What is it?
A regenerative braking system is an energy recovery mechanism which slows a vehicle by converting its kinetic energy into a form which can be used immediately.
It is used on vehicles to recoup some of the energy that is lost while the vehicle is stopping.
All electric vehicles have some form of regenerative braking. This uses the electric motor to slow the vehicle which also puts some electricity back into the vehicle’s battery. This not only makes braking more efficient but it also places less wear and tear on the brakes which means less brake dust which is good for the air we breathe.
With an electric vehicle, you will still need to maintain your brake pads however you will notice that this is done less frequently than for a petrol or diesel.
Just to remind us all, Electric Vehicle Supply Equipment, (EVSE) facilitates the charge for the operation of the electric vehicle, (BEV) or (PHEV).
Included in the (EVSE) you will find plugs, sockets, conductors and power outlets which allow communication between the charging equipment and the electric vehicle, (BEV) or (PHEV).
So, how quickly can you charge your electric vehicle, (BEV) or (PHEV)?
The length of time it takes for an electric vehicle’s battery to recharge is very much determined by how many kilowatts (kW) the charging point can provide and how many kilowatts (kW) the electric vehicle receive.
The higher the power, (wattage) the faster the charge.
As we already know there are 3 different rates:
Question, do different electric vehicles have different connectors?
The answer is yes, not all electric vehicles have the same types of charging connector
The electric vehicle is supplied with at least one charging cable
Rapid chargers and high power chargers
What is (EVSE)?
Electric Vehicle Supply Equipment, (EVSE) facilitates the charge for the operation of the electric vehicle, (BEV) or (PHEV).
Included in the (EVSE) you will find plugs, sockets, conductors and power outlets which allow communication between the charging equipment and the (BEV) or (PHEV).
What is an (EV) charge point?
A (BEV) or (PHEV) charge point is a single upstand ground or wall mounted structure that provides electrical energy, (power) to the vehicle through one or more electric socket outlets or tethered plugs .
What is (EV) charging station?
A physical location with at least one charge point installed to charge at least two (BEVs) or (PHEVs).
How does an (EV) charging station operate?
Once connected the (BEVs) or (PHEV) vehicle dictates how the electrical energy, (power) is drawn from the charge point, (grid). It therefore controls the speed of recharge and not the EVSE equipment.
Electrical energy stored in on-board (BEV) or (PHEV) batteries is recharged by connecting the (BEV) or (PHEV) vehicle to an external electricity supply, the electric vehicle charge point.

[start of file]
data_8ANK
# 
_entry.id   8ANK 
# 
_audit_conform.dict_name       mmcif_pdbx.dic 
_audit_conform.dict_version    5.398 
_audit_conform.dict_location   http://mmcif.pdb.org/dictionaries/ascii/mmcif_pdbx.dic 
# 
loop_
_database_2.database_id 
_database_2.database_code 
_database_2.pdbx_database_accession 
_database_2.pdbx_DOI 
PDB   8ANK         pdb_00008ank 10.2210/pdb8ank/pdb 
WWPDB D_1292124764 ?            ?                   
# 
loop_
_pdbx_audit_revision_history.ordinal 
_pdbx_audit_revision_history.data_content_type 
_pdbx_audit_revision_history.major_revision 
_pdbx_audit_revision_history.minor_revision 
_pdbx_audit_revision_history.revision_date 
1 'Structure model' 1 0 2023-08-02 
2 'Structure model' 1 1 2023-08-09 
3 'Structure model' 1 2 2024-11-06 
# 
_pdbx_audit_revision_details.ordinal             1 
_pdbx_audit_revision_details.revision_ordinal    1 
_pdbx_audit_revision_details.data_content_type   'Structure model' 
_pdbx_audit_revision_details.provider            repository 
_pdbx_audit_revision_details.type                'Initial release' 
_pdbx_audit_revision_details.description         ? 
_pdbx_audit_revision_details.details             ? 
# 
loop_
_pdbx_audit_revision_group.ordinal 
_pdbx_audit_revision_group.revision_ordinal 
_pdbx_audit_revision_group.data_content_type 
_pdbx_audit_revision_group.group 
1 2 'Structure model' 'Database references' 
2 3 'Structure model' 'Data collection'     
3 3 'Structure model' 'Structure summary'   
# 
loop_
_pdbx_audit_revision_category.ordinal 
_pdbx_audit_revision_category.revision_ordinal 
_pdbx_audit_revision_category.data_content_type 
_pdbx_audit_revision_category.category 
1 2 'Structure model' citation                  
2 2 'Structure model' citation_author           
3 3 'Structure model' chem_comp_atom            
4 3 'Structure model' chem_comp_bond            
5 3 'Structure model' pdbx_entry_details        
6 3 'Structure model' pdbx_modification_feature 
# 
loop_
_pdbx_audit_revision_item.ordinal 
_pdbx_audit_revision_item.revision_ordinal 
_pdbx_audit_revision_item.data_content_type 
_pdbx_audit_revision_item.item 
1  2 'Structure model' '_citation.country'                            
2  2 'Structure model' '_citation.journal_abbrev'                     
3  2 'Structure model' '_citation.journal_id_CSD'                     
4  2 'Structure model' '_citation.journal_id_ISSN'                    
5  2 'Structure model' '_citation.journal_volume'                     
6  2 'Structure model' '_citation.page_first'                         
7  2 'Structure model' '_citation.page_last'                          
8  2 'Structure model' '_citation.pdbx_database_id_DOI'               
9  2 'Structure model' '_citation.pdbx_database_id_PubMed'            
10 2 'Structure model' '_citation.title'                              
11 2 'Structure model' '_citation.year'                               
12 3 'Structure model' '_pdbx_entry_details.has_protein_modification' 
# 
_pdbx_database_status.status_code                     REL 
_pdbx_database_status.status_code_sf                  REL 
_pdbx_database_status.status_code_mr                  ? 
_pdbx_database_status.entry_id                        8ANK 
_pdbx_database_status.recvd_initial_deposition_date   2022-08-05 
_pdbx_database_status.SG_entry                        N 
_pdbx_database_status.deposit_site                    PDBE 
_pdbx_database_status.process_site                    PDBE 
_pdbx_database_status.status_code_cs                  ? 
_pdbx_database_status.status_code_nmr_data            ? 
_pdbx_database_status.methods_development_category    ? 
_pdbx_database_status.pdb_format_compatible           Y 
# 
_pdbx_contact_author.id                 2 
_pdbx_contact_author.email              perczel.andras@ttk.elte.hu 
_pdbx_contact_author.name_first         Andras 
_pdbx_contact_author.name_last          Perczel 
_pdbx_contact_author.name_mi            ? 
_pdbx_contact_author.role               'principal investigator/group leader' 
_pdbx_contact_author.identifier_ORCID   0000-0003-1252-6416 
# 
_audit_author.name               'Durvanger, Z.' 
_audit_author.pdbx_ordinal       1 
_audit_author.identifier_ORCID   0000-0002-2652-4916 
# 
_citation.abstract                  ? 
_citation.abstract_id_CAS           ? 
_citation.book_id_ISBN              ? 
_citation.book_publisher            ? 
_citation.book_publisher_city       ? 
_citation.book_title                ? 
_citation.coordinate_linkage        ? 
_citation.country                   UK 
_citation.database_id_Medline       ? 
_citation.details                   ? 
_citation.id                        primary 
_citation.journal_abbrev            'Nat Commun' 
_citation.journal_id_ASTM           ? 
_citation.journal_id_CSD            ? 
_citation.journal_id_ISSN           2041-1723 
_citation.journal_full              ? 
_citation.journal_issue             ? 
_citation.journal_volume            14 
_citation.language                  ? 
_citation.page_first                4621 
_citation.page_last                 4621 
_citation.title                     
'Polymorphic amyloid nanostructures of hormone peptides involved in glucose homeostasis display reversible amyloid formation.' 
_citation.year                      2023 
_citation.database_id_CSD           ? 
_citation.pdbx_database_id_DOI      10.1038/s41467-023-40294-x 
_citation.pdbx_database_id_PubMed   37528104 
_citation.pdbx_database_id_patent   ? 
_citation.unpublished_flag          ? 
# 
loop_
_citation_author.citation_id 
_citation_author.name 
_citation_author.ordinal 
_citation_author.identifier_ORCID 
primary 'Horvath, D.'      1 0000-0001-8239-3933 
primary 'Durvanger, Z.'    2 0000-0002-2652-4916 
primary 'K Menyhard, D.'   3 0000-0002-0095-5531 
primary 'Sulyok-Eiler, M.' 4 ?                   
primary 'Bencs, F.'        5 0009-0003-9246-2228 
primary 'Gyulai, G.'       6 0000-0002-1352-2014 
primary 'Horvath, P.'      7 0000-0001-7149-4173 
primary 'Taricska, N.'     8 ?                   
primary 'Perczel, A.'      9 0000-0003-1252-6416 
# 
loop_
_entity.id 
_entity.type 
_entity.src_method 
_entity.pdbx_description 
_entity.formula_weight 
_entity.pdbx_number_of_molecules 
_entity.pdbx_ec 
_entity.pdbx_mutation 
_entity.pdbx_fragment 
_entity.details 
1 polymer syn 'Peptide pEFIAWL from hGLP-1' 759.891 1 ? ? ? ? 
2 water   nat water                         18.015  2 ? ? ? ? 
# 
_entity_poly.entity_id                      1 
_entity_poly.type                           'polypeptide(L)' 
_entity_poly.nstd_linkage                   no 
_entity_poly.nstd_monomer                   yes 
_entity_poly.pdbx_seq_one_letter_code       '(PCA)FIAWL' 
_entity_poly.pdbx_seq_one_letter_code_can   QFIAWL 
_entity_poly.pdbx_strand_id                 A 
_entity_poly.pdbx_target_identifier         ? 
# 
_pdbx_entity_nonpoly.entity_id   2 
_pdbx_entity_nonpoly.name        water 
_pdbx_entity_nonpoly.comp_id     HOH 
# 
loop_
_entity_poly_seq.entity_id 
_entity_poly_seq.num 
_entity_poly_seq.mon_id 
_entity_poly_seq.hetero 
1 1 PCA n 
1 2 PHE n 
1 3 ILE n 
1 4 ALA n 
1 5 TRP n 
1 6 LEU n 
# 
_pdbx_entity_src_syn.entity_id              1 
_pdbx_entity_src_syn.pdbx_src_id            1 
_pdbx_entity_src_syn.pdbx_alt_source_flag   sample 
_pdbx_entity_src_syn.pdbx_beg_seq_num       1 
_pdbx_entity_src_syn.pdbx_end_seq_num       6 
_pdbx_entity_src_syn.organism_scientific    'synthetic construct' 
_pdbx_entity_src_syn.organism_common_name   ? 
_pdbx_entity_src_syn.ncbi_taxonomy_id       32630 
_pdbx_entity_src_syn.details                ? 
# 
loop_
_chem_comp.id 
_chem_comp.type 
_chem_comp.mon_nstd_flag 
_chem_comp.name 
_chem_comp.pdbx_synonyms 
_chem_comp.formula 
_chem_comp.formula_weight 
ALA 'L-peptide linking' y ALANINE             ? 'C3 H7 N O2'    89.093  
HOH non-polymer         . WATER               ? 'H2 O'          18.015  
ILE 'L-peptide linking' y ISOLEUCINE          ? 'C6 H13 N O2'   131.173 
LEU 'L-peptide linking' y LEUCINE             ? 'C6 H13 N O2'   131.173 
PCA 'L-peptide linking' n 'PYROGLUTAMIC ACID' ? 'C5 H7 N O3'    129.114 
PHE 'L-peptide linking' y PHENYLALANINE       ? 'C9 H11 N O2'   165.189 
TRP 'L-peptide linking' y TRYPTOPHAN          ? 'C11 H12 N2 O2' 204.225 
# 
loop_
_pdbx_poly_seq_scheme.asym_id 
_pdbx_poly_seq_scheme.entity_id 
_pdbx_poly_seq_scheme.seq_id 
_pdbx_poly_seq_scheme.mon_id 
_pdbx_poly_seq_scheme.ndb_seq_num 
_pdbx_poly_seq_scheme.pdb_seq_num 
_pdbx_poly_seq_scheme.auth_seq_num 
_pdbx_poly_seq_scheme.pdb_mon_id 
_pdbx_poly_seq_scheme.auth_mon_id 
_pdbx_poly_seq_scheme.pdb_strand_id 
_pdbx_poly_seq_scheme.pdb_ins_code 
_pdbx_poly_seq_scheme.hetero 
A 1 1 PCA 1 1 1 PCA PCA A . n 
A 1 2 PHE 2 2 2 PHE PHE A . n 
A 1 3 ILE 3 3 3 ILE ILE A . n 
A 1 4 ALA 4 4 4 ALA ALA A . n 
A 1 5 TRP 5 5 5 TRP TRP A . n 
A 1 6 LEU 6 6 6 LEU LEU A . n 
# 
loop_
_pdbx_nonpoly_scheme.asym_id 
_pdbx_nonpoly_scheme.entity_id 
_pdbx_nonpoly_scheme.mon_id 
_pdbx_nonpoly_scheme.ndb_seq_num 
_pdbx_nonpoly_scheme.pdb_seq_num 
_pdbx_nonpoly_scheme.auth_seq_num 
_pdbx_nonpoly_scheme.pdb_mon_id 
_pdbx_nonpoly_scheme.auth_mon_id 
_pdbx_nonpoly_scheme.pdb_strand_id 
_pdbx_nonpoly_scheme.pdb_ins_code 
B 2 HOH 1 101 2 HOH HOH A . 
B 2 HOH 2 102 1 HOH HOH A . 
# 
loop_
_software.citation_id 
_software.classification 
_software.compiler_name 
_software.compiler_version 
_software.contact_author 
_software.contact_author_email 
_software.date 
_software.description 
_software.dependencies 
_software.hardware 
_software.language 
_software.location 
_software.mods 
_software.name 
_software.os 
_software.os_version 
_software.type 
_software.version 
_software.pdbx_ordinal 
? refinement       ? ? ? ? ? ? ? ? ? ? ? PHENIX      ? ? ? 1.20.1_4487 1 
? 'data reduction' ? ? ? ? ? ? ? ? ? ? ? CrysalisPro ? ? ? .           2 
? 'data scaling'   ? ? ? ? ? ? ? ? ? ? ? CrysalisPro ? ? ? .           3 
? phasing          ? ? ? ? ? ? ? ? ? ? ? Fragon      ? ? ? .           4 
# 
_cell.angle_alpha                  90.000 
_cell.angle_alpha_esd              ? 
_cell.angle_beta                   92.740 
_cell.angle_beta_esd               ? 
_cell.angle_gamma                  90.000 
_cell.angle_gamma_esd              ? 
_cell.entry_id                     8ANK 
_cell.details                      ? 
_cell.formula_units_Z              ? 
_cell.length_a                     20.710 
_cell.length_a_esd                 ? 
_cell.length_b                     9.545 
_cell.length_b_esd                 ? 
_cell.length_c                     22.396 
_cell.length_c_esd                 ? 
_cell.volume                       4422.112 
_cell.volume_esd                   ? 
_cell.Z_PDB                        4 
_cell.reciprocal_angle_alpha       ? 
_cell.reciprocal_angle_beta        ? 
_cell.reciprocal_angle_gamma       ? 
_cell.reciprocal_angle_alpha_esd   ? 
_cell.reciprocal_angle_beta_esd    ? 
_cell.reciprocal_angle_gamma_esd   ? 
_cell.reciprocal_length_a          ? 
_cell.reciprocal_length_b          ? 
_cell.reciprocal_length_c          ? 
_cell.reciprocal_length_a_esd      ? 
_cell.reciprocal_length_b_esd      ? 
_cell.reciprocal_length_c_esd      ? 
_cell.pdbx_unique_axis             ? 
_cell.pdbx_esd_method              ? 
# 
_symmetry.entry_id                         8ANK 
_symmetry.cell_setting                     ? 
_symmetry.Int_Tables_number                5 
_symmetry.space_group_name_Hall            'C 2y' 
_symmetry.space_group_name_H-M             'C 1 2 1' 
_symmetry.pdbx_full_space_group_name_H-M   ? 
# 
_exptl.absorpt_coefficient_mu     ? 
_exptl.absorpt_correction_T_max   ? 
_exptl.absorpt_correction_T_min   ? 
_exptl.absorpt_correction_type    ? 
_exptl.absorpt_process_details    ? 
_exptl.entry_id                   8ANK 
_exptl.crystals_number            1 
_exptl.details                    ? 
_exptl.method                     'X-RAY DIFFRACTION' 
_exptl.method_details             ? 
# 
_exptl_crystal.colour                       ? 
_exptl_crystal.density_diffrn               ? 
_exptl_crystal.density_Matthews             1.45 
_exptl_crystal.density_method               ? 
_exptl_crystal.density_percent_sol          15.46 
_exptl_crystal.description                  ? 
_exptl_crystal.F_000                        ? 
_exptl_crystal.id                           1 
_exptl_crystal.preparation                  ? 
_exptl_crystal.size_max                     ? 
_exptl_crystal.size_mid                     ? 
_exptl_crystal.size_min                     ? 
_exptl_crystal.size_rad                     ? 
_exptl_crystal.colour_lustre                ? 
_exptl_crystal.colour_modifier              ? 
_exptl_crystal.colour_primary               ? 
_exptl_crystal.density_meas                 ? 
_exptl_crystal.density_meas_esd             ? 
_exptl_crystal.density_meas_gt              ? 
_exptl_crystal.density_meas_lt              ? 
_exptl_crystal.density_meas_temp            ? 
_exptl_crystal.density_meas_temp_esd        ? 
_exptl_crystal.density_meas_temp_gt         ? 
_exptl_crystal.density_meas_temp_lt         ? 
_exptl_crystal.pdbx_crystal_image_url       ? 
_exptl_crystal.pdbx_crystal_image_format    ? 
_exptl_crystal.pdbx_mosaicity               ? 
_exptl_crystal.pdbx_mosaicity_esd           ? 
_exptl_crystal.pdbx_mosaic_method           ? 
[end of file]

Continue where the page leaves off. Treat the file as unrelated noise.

The (BEV) or (PHEV) vehicle converts the ac power from the electricity grid into dc power which is used to drive the electric motor using a converter.
A charging cable supplied in the (BEV) or (PHEV) is matched to the (BEV) or (PHEV) on-board converter. Once connected the speed of charging the battery is determined by the on-board charging equipment.
Note, different names are used to identify and describe the different charging speeds available for the (BEV) or (PHEV). These names indicate a range of power outlets and the charging times. Different Connectors are suited to each power outlet and speed.
“Transport secretary, Grant Shapps, tells MPs that the government
will experiment with hydrogen fuel cells for an entire town’s bus network.”
Source: May 2
What is a (HFC) Bus?
· A (HFC) electric bus is an electric bus that includes both a hydrogen fuel cell and batteries.
· The hydrogen fuel cell provides all of the energy for bus’s operation, whilst the batteries are there to provide peak power to the motors to meet rapid acceleration and steep gradients.
How does it work?
· The fuel cell power module onboard the bus generates electric energy through an electro-chemical reaction. The only by-products from the process are water and heat, there are no harmful emissions produced.
· Generated electric energy is used to provide electric traction and to keep the batteries charged.
· The by-product heat is utilised to provide passenger hearting comfort.
· Note, the batteries also provide storage for regenerated braking energy.
· All the energy required for the bus to operate is provided by hydrogen stored on board.
Where do you store the hydrogen on the bus?
How long does it take to refuel the bus with hydrogen?
· Typically you will be looking to around 5 to 7 minutes for fill of hydrogen.
Where do you source the hydrogen?
So, will the government experiment with hydrogen fuel cells for an entire town’s bus network?
Please open the link below.
“Wrightbus ready to produce 3,000 hydrogen buses for UK by 2024.”
Source: May 20